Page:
Wednesday, December 02, 2009

Doc Watch: Yoo-Hoo, Mrs. Goldberg

(Looking back at 2009's documentaries - those in the running for Oscar nominations as well as those left out).

Some chapters of pop culture history are only halfway remembered, like the offshore UK rock 'n' roll goings-on fictionalized in the cute if underwhelming Pirate Radio.

Other tales of celebrity found and lost, though, are all but forgotten, as one of the talking heads in Yoo-Hoo, Mrs. Goldberg discovered when she contacted CBS, former home to bigger-than-life broadcast personality Gertrude Berg, the subject of the aforementioned documentary. Some execs there had never heard of Berg and her creations.

Filmmaker Aviva Kempner (The Life and Times of Hank Greenberg) effectively fills in the blanks with the often fascinating story of a gifted writer, actor and producer who was something of a closet feminist before there were feminists, a female entertainment-world brand builder and empire owner decades before Oprah appeared on the scene.

Berg was also a barrier breaker, presenting positive images of Jewish-American life during an era when anti-Semitism was in full effect, to say the least. In front of a national broadcast audience, she dared to broach the subject of homegrown hatred, and, overseas, the rise of Hitler and the Nazis, topics generally ignored by entertainers at the time.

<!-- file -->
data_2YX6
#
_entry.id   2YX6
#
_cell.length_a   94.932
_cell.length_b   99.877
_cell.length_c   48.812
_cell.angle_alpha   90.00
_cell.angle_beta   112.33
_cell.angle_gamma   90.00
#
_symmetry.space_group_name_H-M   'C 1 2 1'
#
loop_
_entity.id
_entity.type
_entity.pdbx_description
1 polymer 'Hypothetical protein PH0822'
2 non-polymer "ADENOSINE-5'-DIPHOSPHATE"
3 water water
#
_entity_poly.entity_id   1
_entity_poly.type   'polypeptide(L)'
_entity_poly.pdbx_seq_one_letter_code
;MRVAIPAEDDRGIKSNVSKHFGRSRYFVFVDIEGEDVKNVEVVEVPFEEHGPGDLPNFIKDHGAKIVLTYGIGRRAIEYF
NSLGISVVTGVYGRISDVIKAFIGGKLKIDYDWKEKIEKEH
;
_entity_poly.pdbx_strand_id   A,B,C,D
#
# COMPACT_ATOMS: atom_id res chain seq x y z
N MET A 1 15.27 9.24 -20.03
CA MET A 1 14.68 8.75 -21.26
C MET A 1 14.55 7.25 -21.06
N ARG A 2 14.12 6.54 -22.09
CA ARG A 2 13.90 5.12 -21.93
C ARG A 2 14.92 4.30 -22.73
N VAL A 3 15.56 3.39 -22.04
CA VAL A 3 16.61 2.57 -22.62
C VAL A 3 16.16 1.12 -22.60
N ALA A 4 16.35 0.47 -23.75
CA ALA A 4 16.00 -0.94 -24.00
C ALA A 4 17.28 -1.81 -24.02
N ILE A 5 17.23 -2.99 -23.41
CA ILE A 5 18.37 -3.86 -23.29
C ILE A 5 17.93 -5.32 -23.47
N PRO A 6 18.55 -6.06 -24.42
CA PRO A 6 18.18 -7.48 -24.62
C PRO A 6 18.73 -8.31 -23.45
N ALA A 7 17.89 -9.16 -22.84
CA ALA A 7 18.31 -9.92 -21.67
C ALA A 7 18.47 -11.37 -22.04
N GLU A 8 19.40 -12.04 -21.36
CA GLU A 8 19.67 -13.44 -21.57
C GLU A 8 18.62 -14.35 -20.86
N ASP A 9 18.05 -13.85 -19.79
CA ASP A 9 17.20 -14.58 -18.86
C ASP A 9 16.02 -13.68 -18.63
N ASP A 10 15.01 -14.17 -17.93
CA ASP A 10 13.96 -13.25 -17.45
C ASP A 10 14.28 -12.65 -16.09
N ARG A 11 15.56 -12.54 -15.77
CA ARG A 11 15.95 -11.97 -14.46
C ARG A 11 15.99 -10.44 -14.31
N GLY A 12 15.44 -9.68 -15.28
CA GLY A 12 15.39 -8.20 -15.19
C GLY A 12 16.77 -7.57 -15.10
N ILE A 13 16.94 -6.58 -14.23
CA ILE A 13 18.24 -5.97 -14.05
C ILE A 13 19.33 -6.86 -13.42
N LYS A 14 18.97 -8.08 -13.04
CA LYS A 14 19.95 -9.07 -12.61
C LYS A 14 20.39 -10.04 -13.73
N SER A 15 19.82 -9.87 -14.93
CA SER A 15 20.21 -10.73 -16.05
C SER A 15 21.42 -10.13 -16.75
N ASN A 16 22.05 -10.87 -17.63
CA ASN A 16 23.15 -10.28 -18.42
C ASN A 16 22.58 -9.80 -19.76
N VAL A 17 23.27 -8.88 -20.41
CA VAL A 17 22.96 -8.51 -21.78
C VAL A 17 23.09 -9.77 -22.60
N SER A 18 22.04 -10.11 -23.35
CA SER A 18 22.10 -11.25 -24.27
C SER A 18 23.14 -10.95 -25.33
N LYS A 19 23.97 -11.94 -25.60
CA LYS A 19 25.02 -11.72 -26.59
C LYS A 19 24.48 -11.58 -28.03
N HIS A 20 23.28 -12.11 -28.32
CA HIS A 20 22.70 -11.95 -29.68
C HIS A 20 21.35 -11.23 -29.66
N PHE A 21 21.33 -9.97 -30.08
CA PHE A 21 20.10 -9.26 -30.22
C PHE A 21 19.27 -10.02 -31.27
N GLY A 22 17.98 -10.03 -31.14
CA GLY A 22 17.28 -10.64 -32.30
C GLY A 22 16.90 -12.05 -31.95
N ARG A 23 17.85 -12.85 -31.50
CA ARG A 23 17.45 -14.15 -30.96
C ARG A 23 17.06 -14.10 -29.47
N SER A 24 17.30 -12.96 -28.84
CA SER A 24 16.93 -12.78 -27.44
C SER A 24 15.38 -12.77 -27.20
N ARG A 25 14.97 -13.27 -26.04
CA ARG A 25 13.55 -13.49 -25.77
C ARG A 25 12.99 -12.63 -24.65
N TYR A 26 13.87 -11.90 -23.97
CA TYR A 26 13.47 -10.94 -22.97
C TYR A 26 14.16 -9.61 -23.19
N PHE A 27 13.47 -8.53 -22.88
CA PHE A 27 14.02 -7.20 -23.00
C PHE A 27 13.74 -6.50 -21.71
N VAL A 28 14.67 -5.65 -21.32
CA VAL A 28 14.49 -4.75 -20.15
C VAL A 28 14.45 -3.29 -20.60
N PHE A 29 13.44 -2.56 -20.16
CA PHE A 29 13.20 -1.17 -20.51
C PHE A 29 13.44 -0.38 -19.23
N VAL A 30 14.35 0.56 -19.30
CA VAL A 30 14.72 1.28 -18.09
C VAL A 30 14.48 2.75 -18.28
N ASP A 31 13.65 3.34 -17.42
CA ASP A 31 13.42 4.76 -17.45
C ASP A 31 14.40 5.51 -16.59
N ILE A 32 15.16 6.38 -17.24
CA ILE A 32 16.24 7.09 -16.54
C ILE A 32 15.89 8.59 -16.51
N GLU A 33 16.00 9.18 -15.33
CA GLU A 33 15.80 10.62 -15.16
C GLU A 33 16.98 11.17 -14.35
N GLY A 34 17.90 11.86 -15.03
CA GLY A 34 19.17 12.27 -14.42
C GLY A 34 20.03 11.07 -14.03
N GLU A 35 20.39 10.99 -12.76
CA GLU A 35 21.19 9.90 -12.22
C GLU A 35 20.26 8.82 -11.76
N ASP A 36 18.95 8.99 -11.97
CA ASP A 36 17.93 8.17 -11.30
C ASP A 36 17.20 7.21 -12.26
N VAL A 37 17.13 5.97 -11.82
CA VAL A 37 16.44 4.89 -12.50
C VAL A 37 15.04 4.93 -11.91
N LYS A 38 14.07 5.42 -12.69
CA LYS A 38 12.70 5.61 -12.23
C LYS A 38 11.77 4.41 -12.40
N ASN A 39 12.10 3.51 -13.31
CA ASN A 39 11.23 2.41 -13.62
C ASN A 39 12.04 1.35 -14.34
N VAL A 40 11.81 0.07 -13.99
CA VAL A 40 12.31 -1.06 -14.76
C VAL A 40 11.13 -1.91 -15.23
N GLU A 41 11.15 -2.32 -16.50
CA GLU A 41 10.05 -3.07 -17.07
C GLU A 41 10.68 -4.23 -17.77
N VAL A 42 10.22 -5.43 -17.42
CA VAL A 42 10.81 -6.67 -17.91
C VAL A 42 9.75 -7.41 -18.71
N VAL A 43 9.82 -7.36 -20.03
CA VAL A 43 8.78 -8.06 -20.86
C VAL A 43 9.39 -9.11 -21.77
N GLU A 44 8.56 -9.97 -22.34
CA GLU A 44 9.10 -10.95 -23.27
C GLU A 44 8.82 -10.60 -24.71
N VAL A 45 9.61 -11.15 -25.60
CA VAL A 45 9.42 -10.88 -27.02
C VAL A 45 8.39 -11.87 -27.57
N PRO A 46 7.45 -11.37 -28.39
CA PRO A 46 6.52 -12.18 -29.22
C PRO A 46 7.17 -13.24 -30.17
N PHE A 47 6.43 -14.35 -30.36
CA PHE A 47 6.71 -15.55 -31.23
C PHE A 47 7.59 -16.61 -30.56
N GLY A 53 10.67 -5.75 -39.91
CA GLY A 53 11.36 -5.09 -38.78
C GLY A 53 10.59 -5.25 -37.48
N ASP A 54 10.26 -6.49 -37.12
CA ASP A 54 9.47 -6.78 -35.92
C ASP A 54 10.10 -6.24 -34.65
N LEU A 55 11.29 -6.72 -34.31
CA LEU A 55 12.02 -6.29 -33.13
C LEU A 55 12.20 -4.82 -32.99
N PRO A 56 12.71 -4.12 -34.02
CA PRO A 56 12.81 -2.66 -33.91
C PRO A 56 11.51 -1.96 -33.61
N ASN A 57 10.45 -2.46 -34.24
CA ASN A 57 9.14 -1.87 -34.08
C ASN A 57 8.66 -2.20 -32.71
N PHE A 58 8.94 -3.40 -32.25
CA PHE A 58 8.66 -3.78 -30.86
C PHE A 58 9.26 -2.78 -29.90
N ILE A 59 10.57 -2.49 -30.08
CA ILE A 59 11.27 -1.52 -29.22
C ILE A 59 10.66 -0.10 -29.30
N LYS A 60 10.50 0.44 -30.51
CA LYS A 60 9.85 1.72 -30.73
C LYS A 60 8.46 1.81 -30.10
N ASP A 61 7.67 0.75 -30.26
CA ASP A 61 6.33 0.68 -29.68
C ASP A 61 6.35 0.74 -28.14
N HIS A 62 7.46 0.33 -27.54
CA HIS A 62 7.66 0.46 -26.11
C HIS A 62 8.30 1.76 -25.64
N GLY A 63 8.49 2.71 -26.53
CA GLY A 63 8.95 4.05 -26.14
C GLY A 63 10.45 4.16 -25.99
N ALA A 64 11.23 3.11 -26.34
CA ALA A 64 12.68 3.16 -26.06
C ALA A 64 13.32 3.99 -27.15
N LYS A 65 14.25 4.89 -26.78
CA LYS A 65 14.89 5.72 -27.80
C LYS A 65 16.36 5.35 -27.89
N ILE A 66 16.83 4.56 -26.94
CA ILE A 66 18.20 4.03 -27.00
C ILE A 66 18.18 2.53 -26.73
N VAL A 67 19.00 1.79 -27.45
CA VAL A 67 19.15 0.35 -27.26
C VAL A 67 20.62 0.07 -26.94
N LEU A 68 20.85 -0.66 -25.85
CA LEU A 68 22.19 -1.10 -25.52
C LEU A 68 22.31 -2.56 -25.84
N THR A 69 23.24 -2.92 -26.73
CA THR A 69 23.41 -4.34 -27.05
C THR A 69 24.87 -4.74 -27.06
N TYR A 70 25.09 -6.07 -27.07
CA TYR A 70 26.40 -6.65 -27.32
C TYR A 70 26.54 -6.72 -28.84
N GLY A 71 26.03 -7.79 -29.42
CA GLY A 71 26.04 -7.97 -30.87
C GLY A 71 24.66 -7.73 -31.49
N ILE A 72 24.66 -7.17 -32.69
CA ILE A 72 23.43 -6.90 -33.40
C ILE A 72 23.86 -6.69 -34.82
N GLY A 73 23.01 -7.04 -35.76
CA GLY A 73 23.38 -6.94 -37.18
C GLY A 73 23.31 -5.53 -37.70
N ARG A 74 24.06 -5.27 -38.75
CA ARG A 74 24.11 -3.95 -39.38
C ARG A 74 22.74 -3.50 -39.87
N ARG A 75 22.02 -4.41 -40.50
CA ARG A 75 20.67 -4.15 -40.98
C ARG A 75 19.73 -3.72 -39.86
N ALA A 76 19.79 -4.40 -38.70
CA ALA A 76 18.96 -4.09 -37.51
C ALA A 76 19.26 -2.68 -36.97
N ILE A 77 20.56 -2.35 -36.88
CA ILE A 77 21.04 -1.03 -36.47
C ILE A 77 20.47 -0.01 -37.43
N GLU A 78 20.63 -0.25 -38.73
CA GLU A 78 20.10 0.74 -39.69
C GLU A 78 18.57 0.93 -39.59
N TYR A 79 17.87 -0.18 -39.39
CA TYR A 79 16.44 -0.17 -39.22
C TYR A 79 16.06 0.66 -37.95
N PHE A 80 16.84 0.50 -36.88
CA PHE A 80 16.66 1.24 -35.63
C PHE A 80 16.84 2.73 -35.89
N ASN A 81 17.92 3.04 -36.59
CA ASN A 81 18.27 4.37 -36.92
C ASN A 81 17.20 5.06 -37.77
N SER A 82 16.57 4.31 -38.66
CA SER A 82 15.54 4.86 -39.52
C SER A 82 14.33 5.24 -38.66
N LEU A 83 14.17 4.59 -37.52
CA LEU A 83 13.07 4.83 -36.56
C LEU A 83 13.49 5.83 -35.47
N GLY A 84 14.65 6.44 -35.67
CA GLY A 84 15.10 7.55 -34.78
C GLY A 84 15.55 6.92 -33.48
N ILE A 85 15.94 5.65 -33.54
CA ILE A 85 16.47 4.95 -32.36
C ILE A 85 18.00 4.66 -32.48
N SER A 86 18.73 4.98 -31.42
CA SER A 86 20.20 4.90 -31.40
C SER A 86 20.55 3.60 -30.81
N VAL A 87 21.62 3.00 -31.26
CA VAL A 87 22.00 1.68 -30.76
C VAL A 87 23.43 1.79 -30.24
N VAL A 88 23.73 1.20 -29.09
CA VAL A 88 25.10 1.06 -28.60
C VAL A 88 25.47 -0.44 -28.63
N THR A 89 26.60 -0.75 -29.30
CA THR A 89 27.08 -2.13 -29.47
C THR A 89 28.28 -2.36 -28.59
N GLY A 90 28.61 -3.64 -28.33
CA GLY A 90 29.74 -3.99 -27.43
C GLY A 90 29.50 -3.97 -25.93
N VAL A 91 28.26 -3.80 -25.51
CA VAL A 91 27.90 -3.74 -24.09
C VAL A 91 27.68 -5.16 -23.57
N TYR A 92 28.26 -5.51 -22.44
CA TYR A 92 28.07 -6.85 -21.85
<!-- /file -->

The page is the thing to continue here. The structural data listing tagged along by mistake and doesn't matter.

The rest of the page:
Turned on to showbiz when she sang and acted in her own productions at her father's Catskills hotel, Berg first gained national attention with her radio show, "The Goldbergs," which began airing shortly after Wall Street crashed in 1929.

Mom and dad Goldberg (Philip Loeb originated the role) and the other older relatives were all old-school Jewish New Yorkers, while the kids were all-American, just trying to fit in. Each show opened with the decidedly maternal Mrs. Goldberg leaning out her apartment window, gossiping with the neighbor ladies across the way.

"The Goldbergs" later migrated to television, essentially keeping the same format, and Berg's lovable family even made it to the big screen. The TV show didn't falter until the mid-'50s, when the program's setting relocated from the Bronx to the suburbs. D'oh - didn't work.

Kempner, using lots of television footage, as well as radio clips, shots of Berg speaking about her life and career, and interviews with such fans as Norman Lear, Supreme Court Justice Ruth Bader Ginsburg, and NPR's Susan Stamberg, illuminates the life of a gifted performer who worked tirelessly and also remained committed to family life.

In that respect, she was entirely modern. Berg also demonstrated no small amount of moral courage, making a strong stand against the McCarthyites who labeled Loeb a communist, successfully sinking his career. Distraught, he later committed suicide.

Call it a pop-culture rescue operation: Kempner gives Berg her due and, if only temporarily, brings back to life the Goldbergs, whose misunderstandings and misadventures paved the way for countless sitcoms that followed.


Yoo-Hoo, Mrs. Goldberg, is NOT one of the 15 documentaries on the short list for Oscar nominations.

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